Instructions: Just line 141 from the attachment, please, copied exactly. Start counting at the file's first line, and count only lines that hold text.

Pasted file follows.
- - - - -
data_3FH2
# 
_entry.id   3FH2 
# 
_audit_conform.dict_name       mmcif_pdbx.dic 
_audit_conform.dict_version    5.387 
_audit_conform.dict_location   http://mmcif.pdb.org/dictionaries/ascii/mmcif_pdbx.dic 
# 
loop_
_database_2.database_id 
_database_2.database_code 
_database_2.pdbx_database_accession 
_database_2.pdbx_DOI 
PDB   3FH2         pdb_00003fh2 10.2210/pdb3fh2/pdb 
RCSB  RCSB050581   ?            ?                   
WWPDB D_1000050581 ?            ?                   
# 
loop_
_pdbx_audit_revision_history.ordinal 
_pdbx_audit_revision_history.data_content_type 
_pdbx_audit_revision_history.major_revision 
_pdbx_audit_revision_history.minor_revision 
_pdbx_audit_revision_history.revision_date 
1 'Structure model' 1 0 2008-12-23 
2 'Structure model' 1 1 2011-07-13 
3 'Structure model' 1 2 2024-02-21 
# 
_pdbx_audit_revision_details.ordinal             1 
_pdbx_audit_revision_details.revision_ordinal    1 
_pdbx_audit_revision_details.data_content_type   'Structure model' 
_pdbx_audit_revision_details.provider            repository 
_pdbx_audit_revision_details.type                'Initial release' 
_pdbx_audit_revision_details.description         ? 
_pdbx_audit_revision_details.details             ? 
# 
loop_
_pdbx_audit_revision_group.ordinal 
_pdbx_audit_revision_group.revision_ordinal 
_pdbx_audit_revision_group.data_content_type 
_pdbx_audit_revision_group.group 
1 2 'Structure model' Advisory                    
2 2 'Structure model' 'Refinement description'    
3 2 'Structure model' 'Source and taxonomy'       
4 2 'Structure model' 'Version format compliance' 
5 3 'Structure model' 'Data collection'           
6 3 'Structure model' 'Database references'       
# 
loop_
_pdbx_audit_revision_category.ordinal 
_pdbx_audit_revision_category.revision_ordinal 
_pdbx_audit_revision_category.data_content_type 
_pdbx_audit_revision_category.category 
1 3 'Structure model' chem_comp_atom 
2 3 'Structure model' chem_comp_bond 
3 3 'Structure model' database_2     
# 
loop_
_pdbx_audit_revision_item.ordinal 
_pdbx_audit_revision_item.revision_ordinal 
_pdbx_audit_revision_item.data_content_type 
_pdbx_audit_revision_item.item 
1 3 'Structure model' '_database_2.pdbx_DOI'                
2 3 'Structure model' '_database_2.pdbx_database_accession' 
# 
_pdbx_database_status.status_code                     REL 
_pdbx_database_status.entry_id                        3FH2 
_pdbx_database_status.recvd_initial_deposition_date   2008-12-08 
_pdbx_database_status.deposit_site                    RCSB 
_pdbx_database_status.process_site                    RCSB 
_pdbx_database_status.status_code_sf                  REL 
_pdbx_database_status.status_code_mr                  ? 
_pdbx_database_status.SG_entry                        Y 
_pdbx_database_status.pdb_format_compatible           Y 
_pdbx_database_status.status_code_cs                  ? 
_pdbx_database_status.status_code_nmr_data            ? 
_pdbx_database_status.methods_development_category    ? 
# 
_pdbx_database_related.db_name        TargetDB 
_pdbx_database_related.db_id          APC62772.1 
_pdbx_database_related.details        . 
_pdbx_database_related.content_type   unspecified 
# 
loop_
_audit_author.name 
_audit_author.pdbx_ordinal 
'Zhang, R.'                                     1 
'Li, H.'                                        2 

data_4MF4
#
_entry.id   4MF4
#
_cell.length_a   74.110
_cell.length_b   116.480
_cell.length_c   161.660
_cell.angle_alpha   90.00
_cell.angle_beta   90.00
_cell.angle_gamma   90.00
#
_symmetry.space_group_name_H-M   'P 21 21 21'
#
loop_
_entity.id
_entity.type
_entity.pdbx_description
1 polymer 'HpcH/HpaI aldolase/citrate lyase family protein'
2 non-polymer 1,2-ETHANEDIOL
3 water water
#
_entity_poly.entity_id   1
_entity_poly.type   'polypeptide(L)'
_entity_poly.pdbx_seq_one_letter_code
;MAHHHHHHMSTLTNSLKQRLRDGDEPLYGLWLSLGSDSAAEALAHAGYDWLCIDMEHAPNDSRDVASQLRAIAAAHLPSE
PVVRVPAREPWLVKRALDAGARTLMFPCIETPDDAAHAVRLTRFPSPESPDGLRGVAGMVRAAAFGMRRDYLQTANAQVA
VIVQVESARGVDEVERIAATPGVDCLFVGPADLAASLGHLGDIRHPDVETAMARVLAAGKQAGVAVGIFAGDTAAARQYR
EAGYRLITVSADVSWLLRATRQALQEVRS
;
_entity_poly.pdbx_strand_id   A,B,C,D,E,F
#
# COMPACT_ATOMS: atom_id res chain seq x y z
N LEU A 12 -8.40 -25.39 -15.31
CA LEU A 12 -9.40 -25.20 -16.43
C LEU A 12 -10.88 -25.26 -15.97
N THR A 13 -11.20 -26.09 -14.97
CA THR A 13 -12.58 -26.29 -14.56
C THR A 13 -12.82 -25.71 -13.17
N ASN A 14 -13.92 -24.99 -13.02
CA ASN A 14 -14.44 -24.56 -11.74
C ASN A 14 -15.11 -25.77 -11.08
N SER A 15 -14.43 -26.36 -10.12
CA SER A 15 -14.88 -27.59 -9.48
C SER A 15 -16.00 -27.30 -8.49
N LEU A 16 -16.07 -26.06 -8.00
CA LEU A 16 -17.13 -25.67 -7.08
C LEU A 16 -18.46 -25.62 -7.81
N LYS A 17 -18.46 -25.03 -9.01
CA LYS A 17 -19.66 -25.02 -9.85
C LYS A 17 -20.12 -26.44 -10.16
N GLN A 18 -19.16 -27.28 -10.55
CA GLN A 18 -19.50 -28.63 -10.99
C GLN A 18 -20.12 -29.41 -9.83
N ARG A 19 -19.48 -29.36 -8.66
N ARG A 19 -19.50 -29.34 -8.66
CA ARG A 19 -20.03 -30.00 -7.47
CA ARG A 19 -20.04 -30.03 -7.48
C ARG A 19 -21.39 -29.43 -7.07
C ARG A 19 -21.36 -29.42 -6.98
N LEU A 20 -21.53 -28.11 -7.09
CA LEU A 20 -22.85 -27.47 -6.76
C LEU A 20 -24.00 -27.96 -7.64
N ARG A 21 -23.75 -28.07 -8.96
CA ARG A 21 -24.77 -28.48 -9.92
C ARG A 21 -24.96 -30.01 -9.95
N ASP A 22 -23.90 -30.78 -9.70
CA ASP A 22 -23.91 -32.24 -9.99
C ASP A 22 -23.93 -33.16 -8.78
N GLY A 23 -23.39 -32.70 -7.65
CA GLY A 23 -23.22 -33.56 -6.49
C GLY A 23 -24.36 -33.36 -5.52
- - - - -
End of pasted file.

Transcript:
N ARG A 19 -19.48 -29.36 -8.66